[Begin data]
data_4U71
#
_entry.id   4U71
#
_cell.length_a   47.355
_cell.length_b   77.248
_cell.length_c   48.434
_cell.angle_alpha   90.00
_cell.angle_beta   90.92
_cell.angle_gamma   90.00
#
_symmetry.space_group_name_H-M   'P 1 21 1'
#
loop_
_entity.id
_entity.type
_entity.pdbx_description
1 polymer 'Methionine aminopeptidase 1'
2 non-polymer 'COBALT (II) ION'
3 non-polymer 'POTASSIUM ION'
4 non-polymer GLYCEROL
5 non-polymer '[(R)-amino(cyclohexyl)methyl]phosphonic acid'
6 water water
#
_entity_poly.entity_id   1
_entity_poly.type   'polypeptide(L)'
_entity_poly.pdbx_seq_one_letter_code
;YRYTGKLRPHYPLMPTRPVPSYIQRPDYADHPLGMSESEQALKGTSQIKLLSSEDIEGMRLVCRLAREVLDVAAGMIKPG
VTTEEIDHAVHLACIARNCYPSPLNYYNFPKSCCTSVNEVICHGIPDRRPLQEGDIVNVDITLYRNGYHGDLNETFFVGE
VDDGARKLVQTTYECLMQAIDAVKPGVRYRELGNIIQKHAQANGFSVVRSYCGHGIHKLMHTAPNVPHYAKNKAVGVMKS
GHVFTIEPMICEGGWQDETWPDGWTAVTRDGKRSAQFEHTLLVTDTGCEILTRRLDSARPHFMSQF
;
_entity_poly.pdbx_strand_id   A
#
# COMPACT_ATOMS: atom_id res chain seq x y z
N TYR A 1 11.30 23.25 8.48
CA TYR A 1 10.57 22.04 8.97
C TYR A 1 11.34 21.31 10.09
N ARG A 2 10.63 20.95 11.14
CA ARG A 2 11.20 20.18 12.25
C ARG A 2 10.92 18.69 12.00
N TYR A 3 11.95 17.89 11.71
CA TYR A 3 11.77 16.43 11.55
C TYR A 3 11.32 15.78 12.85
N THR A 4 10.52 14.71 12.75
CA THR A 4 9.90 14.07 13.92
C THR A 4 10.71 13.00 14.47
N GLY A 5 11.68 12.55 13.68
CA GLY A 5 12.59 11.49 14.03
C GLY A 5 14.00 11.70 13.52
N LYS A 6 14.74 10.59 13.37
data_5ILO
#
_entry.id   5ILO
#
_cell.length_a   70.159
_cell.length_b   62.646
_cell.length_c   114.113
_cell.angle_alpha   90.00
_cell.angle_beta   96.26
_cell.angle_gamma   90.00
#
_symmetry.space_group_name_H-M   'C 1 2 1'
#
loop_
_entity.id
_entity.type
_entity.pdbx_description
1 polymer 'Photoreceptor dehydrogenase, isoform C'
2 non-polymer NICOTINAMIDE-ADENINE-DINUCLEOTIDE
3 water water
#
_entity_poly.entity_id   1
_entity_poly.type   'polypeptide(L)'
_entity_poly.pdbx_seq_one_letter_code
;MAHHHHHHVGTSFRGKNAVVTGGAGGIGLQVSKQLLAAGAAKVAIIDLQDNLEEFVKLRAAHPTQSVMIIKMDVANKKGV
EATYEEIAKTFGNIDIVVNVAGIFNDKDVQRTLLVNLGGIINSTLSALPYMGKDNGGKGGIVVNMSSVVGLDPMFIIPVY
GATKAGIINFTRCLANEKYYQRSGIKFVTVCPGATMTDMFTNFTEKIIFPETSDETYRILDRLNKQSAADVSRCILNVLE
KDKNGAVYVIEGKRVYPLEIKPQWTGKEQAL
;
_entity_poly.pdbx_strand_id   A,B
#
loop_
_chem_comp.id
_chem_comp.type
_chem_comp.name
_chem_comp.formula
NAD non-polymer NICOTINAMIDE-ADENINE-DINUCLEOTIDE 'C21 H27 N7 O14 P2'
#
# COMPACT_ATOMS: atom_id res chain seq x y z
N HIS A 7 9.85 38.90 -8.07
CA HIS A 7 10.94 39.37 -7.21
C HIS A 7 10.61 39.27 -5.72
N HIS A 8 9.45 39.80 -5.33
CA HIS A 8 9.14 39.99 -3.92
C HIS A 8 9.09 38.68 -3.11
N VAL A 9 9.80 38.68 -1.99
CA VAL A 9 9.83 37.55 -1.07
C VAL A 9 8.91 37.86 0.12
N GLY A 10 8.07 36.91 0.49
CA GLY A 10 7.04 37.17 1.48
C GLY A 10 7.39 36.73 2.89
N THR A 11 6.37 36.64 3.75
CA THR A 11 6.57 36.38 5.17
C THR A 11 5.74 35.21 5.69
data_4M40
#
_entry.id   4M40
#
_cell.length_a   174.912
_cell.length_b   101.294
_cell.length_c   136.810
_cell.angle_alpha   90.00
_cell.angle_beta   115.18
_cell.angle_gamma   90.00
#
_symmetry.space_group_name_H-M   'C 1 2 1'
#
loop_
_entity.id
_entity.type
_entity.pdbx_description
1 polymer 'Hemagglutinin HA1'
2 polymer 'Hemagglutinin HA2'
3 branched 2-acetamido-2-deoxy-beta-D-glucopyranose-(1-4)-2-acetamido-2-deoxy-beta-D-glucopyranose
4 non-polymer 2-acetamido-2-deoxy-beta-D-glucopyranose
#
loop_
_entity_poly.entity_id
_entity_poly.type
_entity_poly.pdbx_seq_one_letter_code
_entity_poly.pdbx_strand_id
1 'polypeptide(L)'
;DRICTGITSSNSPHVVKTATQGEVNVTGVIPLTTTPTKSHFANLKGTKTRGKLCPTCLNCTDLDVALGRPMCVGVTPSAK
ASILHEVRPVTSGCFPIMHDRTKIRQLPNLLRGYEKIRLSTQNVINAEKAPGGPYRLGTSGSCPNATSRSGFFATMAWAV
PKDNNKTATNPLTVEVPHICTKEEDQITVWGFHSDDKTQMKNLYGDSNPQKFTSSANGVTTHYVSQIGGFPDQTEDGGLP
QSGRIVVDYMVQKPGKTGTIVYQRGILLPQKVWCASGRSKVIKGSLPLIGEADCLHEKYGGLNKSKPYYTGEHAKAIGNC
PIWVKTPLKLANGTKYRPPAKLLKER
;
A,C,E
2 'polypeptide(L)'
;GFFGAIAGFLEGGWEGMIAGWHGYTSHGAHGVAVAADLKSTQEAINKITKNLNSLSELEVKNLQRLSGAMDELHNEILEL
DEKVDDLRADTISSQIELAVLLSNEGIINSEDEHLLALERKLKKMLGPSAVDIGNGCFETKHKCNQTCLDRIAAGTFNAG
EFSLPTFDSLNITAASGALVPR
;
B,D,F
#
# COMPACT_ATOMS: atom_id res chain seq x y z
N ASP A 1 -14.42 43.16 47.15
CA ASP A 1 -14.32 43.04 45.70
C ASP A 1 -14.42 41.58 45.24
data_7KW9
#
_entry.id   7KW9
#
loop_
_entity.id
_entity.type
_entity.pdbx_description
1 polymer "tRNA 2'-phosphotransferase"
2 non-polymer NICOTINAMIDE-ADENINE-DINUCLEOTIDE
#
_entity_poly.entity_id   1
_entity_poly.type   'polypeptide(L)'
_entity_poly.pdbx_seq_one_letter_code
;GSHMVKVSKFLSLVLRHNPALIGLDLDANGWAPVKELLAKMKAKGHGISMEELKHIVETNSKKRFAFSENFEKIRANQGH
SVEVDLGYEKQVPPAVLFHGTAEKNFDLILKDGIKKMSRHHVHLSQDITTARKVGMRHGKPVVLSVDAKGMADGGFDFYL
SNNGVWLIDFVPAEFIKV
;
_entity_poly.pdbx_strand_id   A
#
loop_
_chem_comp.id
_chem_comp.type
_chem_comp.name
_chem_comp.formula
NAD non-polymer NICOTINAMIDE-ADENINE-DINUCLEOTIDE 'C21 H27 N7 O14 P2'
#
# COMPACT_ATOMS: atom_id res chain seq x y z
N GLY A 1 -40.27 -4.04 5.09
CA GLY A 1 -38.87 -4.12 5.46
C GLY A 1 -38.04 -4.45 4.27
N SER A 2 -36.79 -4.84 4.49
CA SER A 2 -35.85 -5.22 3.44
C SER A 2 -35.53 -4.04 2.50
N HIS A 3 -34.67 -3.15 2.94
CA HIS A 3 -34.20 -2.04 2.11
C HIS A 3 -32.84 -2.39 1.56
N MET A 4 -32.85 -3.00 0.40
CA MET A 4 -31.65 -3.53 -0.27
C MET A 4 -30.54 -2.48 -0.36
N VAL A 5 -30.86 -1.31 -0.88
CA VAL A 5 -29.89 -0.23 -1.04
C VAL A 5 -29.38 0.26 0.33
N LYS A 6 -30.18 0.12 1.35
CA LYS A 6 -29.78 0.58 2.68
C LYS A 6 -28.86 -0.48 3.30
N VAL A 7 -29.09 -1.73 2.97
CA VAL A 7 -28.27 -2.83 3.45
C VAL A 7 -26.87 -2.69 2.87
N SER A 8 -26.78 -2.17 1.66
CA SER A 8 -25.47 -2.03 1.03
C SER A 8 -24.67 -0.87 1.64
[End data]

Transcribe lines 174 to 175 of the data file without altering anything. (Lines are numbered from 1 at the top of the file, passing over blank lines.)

_chem_comp.type
_chem_comp.name